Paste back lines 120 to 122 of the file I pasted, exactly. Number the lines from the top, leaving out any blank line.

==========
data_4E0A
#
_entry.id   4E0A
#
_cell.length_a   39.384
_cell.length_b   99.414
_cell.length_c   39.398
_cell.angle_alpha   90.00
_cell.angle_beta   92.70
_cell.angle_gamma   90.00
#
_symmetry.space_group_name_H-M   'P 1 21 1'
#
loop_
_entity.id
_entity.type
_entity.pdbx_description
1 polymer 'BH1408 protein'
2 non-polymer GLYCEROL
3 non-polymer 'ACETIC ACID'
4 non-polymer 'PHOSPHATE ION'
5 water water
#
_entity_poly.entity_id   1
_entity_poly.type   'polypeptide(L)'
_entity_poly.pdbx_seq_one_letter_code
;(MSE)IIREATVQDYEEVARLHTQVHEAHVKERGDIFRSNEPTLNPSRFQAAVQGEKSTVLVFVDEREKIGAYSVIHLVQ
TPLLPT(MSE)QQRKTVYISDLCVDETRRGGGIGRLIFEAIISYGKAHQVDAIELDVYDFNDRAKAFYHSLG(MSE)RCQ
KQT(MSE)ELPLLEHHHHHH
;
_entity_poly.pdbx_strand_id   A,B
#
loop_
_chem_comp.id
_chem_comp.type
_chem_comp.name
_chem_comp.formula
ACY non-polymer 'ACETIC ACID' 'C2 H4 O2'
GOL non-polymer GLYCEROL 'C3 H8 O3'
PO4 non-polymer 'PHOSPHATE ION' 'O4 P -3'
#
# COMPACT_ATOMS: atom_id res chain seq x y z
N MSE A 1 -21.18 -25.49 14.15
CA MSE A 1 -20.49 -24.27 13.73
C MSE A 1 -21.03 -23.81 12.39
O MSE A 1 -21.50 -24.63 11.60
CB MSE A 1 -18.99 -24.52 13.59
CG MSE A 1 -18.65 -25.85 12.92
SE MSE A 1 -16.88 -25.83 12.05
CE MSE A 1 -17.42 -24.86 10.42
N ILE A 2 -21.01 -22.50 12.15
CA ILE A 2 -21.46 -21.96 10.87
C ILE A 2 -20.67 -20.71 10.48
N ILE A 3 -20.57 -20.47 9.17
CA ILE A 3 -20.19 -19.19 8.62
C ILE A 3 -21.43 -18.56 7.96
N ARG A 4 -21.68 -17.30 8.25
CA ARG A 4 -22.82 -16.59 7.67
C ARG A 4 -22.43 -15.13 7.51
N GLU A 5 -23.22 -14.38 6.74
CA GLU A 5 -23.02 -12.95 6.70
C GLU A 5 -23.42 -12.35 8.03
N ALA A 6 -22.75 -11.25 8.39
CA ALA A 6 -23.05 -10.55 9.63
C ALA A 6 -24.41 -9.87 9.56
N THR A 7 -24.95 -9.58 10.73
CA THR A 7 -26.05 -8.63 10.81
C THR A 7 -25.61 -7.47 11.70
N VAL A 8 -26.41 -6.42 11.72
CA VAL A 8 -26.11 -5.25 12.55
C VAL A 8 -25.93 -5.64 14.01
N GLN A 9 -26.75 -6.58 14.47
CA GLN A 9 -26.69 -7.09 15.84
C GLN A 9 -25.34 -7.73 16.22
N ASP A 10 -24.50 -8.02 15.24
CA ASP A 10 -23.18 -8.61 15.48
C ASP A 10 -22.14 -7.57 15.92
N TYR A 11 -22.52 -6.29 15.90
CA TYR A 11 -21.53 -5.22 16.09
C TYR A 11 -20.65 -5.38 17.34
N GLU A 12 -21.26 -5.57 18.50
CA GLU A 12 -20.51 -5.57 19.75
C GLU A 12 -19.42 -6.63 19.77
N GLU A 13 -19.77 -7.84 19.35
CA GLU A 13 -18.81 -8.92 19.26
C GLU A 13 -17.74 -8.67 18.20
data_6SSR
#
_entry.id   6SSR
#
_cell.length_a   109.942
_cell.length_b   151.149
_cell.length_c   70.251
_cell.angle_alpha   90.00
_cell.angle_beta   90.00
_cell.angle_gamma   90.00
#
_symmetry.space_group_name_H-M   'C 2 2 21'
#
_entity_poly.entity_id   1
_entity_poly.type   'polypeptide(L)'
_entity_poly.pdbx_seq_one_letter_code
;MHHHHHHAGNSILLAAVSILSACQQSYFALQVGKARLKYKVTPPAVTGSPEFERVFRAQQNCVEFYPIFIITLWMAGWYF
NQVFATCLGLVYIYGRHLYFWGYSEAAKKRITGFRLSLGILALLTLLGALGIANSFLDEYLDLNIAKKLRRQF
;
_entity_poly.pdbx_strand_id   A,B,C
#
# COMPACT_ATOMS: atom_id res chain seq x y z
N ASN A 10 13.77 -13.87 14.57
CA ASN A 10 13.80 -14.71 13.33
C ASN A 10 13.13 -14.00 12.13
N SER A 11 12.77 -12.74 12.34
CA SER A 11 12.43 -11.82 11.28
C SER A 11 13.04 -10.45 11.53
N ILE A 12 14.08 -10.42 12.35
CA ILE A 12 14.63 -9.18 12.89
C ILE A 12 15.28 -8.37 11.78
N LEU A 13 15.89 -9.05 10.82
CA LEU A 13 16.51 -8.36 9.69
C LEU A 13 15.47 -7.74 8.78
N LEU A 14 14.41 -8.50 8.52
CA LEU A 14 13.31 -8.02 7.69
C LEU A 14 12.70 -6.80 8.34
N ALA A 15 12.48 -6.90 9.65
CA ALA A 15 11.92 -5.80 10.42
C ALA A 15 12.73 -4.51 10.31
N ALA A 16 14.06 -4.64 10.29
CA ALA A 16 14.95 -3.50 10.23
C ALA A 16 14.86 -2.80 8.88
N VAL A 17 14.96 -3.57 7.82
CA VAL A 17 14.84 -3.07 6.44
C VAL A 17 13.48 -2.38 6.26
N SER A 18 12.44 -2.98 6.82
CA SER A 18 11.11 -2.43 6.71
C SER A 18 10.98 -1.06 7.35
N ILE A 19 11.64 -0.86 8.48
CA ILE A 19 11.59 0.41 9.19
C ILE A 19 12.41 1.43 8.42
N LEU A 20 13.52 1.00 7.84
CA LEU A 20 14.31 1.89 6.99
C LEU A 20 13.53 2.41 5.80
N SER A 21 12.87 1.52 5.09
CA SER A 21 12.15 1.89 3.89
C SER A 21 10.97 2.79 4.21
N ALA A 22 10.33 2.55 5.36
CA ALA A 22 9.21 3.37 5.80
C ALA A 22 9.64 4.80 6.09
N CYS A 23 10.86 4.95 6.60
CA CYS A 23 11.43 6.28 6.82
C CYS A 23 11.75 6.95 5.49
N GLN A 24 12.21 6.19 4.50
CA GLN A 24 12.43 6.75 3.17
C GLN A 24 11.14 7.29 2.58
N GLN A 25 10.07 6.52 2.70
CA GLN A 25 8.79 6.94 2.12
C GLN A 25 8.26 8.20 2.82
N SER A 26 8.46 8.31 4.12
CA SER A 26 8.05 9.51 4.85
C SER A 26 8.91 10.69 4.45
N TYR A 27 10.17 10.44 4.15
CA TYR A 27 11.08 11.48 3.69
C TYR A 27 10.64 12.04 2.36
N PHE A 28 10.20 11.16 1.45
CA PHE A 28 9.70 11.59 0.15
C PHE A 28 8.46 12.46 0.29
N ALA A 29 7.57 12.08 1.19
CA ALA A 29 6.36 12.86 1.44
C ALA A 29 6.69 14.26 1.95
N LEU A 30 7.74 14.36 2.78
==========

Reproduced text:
C LEU A 13 15.47 -7.74 8.78
N LEU A 14 14.41 -8.50 8.52
CA LEU A 14 13.31 -8.02 7.69